A wind forecast algorithm to support Wake Turbulence Mitigation for Departures (WTMD)
Frank M. Robasky, MIT Lincoln Lab, Lexington, MA; and D. A. Clark
Turbulence associated with wake vortices generated by arriving and departing aircraft pose a safety risk to other nearby aircraft, including aircraft operating on Closely Spaced Parallel Runways (CSPRs). ). Aircraft separation standards are imposed to mitigate this potential risk.. The FAA and NASA are investigating application of wind-dependent procedures for improved departure operations that safely reduce spacing restrictions to allow increased airport operating capacity. These procedures are referred to collectively as Wake Turbulence Mitigation for Departures (WTMD).
An important component of WTMD is a Wind Forecast Algorithm (WFA) being developed by MIT Lincoln Laboratory. The algorithm is designed to predict when runway crosswind conditions will remain persistently favorable to preclude transport of aircraft departure wakes into the path of aircraft on parallel runways. The algorithm has two distinct components for predicting the winds at the surface (10 m) and aloft (up to 300 m, the nominal height at which aircraft departing from parallel runways diverge and alternate forms of separation standards are applied). The surface component forecast applies a statistical approach using recent observations of winds from 1-minute ASOS observations. The winds aloft component relies on the 2 to 4 hour wind forecasts from NCEP's Rapid Update Cycle (RUC) model. The baseline version of the algorithm was developed and tested using data from St. Louis Lambert International Airport. Algorithm performance was evaluated using 1-minute ASOS observations and crosswind component measurements taken from a dedicated Light Detection and Ranging (Lidar) system.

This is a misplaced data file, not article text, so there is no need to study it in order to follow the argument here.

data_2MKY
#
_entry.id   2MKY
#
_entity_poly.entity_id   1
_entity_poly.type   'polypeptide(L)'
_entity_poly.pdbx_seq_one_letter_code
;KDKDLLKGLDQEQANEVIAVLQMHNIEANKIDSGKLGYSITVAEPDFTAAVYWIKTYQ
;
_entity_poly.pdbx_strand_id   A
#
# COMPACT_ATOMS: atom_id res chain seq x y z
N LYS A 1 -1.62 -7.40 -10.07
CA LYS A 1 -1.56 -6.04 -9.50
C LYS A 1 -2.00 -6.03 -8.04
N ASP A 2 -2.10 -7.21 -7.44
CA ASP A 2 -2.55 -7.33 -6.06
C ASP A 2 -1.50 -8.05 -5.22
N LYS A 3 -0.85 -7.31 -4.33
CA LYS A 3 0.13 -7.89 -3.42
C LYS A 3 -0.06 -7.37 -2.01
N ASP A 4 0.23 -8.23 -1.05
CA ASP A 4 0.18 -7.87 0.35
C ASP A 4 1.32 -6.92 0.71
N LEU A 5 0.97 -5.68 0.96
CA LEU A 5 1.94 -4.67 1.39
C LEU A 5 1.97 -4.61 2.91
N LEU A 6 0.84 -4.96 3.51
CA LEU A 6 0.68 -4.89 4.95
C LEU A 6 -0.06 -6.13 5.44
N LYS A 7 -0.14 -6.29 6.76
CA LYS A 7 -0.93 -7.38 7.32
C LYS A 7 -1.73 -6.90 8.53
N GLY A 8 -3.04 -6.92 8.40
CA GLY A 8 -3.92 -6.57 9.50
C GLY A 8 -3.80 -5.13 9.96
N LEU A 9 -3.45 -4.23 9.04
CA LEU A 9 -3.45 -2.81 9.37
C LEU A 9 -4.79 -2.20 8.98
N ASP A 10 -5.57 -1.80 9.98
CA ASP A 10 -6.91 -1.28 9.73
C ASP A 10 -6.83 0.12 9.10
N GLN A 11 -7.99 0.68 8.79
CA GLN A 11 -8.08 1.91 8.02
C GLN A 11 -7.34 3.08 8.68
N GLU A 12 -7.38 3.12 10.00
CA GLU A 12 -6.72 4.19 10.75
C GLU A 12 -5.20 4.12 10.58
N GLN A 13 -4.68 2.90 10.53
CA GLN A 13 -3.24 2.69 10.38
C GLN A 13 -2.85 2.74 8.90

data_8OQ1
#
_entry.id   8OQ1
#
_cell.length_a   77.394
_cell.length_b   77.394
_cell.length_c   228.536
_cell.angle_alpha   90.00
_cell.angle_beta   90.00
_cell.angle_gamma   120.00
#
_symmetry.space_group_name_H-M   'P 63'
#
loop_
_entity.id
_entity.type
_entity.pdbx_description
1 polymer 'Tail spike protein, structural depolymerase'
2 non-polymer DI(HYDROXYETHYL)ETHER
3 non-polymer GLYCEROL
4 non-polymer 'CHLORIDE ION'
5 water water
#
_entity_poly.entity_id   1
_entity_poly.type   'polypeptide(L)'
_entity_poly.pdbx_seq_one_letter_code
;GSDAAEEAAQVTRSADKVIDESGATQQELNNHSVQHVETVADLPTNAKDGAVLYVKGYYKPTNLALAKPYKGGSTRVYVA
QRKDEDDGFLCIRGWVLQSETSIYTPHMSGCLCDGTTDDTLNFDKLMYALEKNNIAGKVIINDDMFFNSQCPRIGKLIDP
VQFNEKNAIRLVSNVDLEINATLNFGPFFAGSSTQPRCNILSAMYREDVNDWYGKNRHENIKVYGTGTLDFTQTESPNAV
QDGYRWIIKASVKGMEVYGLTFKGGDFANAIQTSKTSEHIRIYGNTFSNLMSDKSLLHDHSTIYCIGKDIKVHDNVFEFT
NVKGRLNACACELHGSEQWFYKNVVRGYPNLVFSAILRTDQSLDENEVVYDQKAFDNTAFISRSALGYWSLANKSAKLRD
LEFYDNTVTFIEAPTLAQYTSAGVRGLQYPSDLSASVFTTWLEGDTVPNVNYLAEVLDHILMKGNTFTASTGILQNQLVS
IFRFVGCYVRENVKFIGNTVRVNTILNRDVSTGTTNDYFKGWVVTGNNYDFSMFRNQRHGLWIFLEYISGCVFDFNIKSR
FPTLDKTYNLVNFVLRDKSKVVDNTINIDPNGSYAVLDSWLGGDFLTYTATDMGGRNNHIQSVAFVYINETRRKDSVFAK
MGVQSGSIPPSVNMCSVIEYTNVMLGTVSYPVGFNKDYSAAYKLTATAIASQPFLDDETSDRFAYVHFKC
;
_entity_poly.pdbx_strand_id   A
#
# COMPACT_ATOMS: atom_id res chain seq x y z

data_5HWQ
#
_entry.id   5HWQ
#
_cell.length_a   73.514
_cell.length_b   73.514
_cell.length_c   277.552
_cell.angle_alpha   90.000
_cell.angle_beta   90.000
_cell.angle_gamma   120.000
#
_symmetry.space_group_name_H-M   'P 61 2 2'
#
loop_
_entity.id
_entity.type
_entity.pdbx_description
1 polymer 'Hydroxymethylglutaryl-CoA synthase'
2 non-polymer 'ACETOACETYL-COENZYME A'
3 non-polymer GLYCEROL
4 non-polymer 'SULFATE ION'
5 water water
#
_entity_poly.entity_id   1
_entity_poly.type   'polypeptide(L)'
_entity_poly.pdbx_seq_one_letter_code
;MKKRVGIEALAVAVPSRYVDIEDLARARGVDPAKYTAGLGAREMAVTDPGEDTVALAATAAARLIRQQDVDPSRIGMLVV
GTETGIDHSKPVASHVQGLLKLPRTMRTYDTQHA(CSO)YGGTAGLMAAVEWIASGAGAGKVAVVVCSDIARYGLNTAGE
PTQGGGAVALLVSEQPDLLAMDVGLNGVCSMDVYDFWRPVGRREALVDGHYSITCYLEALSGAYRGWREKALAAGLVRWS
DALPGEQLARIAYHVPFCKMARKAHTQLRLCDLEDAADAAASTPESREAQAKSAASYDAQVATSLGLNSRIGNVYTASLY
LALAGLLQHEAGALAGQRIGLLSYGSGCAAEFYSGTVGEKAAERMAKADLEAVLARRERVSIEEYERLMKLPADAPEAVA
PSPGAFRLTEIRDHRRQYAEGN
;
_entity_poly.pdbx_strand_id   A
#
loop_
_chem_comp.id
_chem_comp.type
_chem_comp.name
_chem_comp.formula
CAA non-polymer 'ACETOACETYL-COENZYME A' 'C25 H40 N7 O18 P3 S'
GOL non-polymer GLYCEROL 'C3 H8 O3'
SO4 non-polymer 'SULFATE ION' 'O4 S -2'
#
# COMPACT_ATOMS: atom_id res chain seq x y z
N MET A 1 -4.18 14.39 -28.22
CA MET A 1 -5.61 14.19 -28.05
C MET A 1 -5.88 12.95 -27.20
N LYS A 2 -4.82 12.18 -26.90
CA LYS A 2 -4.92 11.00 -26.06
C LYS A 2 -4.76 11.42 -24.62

Results of algorithm performance are presented. They show that the WFA is able to reliably predict when crosswind conditions will remain suitable for WTMD operations, with a very low error rate (approximately 10-4). Other mitigating factors within the entire WTMD system further significantly reduce the risk of a potential wake encounter to an acceptable level. The conservatism of the algorithm in avoiding false positive alerts results in a significant portion of time when actual favorable conditions are not exploited. A sensitivity analysis of algorithm parameter adjustments to increase system benefits without incurring unacceptable safety risk is also presented.
Development and demonstration of the WTMD WFA for additional candidate airports is ongoing.
This work was sponsored by the Federal Aviation Administration under Air Force Contract No. FA8721-
05-C-0002. Opinions, interpretations, conclusions, and recommendations are those of the authors and are
not necessarily endorsed by the United States Government.
Extended Abstract (692K)
Session 10, Turbulence and Wind Shear Part II
Thursday, 24 January 2008, 8:30 AM-9:45 AM, 226-227
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